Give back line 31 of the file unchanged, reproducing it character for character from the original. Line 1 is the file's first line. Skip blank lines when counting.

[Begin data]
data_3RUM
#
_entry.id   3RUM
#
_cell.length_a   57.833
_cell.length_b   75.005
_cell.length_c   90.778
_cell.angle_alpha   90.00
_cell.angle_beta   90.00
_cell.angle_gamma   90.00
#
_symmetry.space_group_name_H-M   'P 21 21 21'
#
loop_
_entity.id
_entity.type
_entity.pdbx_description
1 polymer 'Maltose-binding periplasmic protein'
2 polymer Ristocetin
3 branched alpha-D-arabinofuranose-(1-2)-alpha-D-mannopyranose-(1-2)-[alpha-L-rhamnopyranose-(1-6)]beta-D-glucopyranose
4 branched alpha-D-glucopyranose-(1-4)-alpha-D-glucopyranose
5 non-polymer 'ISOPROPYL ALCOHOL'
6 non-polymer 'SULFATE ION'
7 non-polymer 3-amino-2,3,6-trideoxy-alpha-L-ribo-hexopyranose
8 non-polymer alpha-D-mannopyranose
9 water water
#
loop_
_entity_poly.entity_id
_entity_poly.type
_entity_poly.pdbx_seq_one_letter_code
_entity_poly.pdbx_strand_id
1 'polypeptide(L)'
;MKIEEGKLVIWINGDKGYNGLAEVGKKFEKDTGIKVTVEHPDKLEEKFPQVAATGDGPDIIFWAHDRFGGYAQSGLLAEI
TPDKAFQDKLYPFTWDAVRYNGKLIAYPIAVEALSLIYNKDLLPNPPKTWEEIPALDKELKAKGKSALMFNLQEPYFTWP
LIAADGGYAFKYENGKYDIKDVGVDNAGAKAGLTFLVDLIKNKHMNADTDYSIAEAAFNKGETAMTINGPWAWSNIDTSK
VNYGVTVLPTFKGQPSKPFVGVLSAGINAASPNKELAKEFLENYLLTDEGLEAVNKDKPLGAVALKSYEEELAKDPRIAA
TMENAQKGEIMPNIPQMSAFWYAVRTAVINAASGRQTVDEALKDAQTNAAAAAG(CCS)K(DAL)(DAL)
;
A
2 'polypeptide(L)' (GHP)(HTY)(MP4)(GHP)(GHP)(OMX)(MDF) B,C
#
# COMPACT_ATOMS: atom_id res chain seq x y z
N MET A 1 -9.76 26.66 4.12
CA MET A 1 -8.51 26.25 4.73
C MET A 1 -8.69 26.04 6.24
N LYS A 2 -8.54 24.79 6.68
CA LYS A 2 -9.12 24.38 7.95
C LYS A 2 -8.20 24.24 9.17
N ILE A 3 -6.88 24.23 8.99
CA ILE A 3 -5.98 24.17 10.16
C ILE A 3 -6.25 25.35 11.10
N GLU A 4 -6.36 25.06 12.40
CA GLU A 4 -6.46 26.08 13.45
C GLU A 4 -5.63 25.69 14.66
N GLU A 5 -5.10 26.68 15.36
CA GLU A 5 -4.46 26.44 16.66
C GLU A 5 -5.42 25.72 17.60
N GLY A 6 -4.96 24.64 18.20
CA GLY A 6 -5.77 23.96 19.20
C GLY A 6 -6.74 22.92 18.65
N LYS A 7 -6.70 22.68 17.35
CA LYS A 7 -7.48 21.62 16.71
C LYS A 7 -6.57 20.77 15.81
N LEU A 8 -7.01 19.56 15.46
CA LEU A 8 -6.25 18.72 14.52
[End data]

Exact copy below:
_entity_poly.pdbx_seq_one_letter_code